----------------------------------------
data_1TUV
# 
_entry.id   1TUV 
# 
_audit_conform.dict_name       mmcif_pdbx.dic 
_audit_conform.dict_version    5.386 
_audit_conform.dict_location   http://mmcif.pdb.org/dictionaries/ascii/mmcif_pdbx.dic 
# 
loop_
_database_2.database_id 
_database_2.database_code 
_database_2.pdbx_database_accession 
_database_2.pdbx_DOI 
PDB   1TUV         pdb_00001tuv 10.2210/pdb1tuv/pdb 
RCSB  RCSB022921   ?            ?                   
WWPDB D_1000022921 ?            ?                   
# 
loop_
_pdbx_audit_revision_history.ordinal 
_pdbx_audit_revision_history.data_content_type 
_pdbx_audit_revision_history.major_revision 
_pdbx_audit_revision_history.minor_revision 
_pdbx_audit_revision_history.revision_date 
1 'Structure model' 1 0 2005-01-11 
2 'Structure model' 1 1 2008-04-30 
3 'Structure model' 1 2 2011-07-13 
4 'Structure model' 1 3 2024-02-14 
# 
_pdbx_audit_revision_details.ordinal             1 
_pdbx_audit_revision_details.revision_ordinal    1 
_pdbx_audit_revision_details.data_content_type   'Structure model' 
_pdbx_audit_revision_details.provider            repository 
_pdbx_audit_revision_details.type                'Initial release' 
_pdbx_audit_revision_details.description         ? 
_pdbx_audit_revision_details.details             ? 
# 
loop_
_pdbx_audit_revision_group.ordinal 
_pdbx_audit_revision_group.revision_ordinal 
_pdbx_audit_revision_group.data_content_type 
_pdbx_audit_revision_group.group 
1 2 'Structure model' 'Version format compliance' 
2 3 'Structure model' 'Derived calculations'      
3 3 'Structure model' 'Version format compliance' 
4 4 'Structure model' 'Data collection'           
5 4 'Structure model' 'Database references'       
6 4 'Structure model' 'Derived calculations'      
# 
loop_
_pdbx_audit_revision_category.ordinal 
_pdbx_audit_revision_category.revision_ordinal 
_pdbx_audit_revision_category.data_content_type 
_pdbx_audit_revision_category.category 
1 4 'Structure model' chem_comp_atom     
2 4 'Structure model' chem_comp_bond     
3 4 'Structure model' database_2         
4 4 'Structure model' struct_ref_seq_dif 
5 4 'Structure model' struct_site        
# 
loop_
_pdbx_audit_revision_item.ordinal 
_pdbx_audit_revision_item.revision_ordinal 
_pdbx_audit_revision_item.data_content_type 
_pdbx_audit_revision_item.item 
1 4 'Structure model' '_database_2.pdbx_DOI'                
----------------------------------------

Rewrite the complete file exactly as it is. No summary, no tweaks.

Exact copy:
data_1TUV
# 
_entry.id   1TUV 
# 
_audit_conform.dict_name       mmcif_pdbx.dic 
_audit_conform.dict_version    5.386 
_audit_conform.dict_location   http://mmcif.pdb.org/dictionaries/ascii/mmcif_pdbx.dic 
# 
loop_
_database_2.database_id 
_database_2.database_code 
_database_2.pdbx_database_accession 
_database_2.pdbx_DOI 
PDB   1TUV         pdb_00001tuv 10.2210/pdb1tuv/pdb 
RCSB  RCSB022921   ?            ?                   
WWPDB D_1000022921 ?            ?                   
# 
loop_
_pdbx_audit_revision_history.ordinal 
_pdbx_audit_revision_history.data_content_type 
_pdbx_audit_revision_history.major_revision 
_pdbx_audit_revision_history.minor_revision 
_pdbx_audit_revision_history.revision_date 
1 'Structure model' 1 0 2005-01-11 
2 'Structure model' 1 1 2008-04-30 
3 'Structure model' 1 2 2011-07-13 
4 'Structure model' 1 3 2024-02-14 
# 
_pdbx_audit_revision_details.ordinal             1 
_pdbx_audit_revision_details.revision_ordinal    1 
_pdbx_audit_revision_details.data_content_type   'Structure model' 
_pdbx_audit_revision_details.provider            repository 
_pdbx_audit_revision_details.type                'Initial release' 
_pdbx_audit_revision_details.description         ? 
_pdbx_audit_revision_details.details             ? 
# 
loop_
_pdbx_audit_revision_group.ordinal 
_pdbx_audit_revision_group.revision_ordinal 
_pdbx_audit_revision_group.data_content_type 
_pdbx_audit_revision_group.group 
1 2 'Structure model' 'Version format compliance' 
2 3 'Structure model' 'Derived calculations'      
3 3 'Structure model' 'Version format compliance' 
4 4 'Structure model' 'Data collection'           
5 4 'Structure model' 'Database references'       
6 4 'Structure model' 'Derived calculations'      
# 
loop_
_pdbx_audit_revision_category.ordinal 
_pdbx_audit_revision_category.revision_ordinal 
_pdbx_audit_revision_category.data_content_type 
_pdbx_audit_revision_category.category 
1 4 'Structure model' chem_comp_atom     
2 4 'Structure model' chem_comp_bond     
3 4 'Structure model' database_2         
4 4 'Structure model' struct_ref_seq_dif 
5 4 'Structure model' struct_site        
# 
loop_
_pdbx_audit_revision_item.ordinal 
_pdbx_audit_revision_item.revision_ordinal 
_pdbx_audit_revision_item.data_content_type 
_pdbx_audit_revision_item.item 
1 4 'Structure model' '_database_2.pdbx_DOI'                